Although snowfall in the Arkansas and Rio Grande basins were near normal this year, it is not enough to relieve the on-going drought in the Wet Mountain Valley. According to a new study conducted by the National Weather Service and the National Oceanic and Atmospheric Administration (NOAA), runoff will peak two to three weeks ahead of an average year. In addition, the runoff will be less than normal.
The article continues after a word from our Premier Sponsor:
“Drought conditions began to develop in the early fall of 2019. Below average rainfall during the summer and into the fall depleted soil moisture and groundwater going into the winter. Those dry soils and groundwater reservoirs are currently absorbing snow melt that would run off in a wetter year. Forecasts from both the NRCS and the NWS reflected these dry soils and ground water deficits earlier this winter,” the report stated.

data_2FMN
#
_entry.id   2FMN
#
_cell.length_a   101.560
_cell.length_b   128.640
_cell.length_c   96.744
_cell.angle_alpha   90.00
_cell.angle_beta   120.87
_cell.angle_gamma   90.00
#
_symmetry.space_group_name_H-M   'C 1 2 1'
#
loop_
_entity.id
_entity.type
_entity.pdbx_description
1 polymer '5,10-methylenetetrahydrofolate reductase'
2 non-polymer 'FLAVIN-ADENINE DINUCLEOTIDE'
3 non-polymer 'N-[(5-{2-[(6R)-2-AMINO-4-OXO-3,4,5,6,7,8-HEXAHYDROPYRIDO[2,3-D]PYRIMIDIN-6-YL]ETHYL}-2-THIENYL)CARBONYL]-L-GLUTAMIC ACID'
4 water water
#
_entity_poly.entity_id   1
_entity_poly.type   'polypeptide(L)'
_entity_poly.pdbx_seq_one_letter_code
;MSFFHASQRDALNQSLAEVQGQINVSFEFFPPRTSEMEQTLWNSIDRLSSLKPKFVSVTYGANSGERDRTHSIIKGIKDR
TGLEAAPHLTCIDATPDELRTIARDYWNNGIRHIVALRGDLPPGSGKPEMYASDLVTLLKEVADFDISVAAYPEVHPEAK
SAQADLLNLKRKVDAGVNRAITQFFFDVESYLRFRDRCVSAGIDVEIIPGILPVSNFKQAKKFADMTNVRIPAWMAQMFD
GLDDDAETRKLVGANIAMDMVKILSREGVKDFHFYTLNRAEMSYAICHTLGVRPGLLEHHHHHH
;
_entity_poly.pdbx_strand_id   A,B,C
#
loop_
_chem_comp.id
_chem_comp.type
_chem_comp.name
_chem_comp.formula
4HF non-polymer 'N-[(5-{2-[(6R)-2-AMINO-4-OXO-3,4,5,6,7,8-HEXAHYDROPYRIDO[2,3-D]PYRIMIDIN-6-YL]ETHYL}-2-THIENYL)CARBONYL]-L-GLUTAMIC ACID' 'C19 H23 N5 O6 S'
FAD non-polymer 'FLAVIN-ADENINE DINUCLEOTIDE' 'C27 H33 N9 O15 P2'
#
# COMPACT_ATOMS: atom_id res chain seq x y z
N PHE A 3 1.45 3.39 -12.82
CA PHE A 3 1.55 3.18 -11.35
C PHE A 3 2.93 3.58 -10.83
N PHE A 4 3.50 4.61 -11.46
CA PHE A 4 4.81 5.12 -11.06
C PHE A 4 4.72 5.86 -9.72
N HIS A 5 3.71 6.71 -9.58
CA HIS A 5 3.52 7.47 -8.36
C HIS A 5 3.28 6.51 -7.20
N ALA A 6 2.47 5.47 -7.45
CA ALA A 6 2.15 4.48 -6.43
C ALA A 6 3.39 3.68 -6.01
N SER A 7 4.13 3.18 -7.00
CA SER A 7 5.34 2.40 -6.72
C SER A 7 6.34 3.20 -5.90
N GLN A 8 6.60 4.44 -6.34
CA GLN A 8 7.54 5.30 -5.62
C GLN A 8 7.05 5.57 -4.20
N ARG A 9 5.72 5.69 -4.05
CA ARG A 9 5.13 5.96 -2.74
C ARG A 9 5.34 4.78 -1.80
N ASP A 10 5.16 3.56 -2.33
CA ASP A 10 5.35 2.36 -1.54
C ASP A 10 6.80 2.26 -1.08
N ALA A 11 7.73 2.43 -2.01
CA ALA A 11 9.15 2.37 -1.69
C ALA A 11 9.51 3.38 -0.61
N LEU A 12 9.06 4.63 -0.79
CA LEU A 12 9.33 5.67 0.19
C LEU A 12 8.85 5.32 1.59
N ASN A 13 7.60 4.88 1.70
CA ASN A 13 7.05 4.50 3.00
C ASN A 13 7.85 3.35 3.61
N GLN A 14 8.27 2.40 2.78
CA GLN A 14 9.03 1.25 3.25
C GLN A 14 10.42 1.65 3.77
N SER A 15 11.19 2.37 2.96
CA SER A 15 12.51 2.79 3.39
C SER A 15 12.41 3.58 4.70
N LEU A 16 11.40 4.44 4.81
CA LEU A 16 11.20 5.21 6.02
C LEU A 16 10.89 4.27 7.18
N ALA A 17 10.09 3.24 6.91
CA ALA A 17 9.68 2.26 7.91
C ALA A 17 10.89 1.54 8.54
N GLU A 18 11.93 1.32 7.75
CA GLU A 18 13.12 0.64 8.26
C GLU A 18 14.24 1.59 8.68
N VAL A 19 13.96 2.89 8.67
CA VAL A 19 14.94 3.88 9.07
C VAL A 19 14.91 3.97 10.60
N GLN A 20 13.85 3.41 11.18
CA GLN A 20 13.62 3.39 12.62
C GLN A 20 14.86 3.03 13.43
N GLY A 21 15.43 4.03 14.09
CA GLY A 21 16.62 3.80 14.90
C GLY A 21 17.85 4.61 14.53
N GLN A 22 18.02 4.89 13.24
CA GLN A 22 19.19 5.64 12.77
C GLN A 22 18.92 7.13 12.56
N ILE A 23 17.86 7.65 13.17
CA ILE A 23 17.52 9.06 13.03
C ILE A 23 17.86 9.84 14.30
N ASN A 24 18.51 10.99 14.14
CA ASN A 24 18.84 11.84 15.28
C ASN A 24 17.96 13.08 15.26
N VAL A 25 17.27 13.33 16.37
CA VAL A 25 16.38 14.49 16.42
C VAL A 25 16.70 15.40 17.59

The dry ground is only a part of the problem. April and May have been warm. All of southern Colorado has experienced record breaking high temperatures. This has not only caused the Aspens to leaf nearly a month early, but to speed up runoff that usually comes in June.
Water storage remains high thanks to a wet 2019, but that is of little solace to the many Valley ranchers that depend on the spring runoff to last through July for a good hay harvest.
Several ranchers have indicated that at the current rate, the hay harvest will be half of normal, and even a good monsoon season will not be able to compensate for the predicted lack of irrigation water. Grass needs a mixture of water and periods of heat in the 80 to 90 degree range to increase hay field yields.
It is important to note, that an early peak runoff does not mean there will be no runoff. Water in the Valley and along the Arkansas is already running high and can be dangerous.
Most of the Wet Mountain Valley entered a stage three out of four drought this past week. Warm temperatures and no moisture are forecasted for the next week.
– Jordan Hedberg